In what appears to be an attempt to clarify remarks made in a recent conference given by Bishop Alfonso de Galarreta concerning the relationship between Rome and the Society of St. Pius X, an interview of Superior General Bishop Bernard Fellay has just been published on the DICI website.
In the interview, Bishop Fellay addresses the following matters:
1. The relations of the Society of Saint Pius X with Rome
2. The new Roman proposals
3. “To be accepted as we are”
4. The Pope and the Society of Saint Pius X
5. The jurisdiction granted to the priests of the Society of Saint Pius X
6. The visits of prelates sent by Rome
7. The present state of the Church
8. What should we ask of the Blessed Virgin?
It’s a rather lengthy interview and should be read in its fullness there, but let it be said that those who humbly receive His Excellency’s words for what they plainly convey; avoiding the temptation to sin by speculating openly about hidden nefarious motives (in the manner of the so-called “resistance”) will find no indication whatsoever that Bishop Fellay is willing to “compromise” with Rome in exchange for canonical regularization.
On the contrary; Bishop Fellay gives us every reason to believe that he is determined to carry out the mission of the Society as described in Archbishop Lefebvre’s 1974 Declaration:
“We hold fast to all that has been believed and practiced in the faith, morals, liturgy, teaching of the catechism, formation of the priest and institution of the Church, by the Church of all time; to all these things as codified in those books which saw day before the Modernist influence of the Council.”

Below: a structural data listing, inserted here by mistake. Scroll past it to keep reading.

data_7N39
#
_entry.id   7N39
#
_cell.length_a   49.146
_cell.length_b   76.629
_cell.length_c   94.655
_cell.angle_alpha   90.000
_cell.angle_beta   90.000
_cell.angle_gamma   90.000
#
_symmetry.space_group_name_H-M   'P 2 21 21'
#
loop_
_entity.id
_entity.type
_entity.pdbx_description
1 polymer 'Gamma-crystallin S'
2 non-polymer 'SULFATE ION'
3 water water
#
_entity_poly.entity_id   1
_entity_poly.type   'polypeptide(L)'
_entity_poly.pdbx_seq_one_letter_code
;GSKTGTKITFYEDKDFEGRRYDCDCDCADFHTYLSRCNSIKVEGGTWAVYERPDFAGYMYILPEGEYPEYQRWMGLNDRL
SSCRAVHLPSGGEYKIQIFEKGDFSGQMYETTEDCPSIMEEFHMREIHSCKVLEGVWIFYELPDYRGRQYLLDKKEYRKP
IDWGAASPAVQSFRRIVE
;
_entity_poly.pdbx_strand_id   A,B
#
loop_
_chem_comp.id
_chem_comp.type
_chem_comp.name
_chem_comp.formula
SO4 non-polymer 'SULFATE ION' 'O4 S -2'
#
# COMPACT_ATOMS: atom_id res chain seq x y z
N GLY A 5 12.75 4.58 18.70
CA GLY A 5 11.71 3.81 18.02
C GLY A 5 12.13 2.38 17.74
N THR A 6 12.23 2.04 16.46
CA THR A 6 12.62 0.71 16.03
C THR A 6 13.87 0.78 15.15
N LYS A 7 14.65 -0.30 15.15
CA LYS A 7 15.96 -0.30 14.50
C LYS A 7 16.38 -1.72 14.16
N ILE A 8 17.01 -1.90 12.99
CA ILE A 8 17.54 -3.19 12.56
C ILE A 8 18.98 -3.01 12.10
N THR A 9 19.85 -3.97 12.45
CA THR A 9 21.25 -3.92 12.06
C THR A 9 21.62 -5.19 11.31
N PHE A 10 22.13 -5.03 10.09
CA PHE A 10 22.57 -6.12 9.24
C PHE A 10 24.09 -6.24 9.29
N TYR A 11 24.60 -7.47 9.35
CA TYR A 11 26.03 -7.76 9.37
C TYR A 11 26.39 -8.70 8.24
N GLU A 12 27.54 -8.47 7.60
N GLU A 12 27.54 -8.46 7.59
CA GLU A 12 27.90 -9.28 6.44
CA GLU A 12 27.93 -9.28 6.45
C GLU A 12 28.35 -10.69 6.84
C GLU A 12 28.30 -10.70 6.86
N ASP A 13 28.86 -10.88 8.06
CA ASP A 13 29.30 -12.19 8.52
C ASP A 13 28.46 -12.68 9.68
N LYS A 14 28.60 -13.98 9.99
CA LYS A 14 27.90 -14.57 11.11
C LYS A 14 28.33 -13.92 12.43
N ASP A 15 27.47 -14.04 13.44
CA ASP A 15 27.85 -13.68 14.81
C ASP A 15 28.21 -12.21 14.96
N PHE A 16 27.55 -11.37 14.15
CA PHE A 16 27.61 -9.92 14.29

Among the noteworthy highlights of the interview, Bishop Fellay acknowledged that the Society does not trust Rome:
Now we still have this idea in the back of our minds, it is a rather widespread attitude: “If they want us, it is because they want to stifle us, and eventually to destroy us, to absorb us totally, to disintegrate us.” That is not an integration, that is disintegration! Obviously, as long as this idea prevails, we can’t expect anything.
Gaining what he called “some minimal trust” will take time, according to Bishop Fellay, but he does not say that such is utterly impossible short of Rome totally repenting of its modernism.
Even though such a pronouncement would earn the applause of certain of his detractors, it would be unreasonable for a number of reasons. For one, Archbishop Lefebvre never insisted upon such a thing as a prerequisite for an agreement with Rome.
As Bishop de Galarreta said in his conference: